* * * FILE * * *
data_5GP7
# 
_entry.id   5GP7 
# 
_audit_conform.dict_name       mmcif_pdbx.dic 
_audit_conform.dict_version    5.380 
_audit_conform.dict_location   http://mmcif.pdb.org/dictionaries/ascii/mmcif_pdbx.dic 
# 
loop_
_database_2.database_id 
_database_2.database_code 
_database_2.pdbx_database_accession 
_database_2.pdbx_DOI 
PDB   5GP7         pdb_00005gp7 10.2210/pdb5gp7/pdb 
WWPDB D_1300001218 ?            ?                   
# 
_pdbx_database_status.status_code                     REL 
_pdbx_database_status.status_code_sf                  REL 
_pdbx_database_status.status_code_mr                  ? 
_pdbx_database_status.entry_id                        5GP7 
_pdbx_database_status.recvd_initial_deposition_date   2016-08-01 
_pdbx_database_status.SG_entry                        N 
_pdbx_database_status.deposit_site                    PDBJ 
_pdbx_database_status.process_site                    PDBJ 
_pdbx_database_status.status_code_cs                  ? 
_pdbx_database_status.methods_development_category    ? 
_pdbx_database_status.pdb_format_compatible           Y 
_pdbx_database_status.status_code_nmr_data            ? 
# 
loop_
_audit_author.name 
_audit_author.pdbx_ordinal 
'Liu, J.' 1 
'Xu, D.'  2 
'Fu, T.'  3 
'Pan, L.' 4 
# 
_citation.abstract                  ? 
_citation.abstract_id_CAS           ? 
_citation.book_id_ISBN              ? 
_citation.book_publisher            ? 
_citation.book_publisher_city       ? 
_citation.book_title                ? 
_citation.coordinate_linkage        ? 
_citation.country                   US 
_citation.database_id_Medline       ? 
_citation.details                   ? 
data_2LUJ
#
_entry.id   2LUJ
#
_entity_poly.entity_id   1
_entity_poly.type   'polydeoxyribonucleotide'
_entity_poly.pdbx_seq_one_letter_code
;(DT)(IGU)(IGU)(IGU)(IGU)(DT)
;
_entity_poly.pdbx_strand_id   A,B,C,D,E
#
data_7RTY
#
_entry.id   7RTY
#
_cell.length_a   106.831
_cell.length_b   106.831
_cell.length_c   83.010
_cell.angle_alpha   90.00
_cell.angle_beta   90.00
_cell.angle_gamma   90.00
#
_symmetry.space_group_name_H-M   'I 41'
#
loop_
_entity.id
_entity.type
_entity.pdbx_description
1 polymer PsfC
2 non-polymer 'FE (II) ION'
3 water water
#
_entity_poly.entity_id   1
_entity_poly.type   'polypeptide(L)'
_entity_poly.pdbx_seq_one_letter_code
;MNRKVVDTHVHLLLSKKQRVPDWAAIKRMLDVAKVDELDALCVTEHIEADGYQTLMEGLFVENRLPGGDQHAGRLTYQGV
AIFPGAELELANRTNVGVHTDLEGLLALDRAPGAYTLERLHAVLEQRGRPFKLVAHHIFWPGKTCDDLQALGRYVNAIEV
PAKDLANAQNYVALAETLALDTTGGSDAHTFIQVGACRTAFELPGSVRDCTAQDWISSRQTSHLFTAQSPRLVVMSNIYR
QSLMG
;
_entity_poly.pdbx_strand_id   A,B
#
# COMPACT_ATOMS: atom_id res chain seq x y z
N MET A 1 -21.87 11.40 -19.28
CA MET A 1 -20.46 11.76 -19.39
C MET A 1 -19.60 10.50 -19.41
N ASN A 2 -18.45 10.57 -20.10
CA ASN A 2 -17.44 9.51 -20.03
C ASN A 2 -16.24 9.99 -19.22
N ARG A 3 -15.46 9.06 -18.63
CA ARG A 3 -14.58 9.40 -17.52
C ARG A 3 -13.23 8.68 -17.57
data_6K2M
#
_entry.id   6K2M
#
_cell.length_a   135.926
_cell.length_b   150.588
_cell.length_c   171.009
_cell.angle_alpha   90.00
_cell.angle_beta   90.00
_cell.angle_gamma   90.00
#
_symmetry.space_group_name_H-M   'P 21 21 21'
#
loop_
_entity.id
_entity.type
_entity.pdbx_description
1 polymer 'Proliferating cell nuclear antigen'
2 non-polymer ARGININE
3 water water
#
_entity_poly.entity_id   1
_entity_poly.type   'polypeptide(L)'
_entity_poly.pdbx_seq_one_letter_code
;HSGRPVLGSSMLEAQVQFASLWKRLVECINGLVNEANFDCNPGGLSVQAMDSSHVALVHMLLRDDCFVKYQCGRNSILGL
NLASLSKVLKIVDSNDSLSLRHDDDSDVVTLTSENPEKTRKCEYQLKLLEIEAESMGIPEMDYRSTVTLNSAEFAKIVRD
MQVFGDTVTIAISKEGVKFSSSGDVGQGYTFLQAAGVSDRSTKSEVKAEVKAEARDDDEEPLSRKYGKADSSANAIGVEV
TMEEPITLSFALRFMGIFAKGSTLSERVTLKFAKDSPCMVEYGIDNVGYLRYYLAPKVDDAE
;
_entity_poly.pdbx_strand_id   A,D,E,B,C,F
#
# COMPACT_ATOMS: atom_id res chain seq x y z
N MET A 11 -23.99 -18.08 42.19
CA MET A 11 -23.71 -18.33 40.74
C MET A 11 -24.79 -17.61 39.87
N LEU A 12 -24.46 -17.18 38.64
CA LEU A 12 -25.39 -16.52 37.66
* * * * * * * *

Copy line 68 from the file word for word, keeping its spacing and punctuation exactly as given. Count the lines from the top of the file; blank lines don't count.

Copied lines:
_cell.angle_gamma   90.00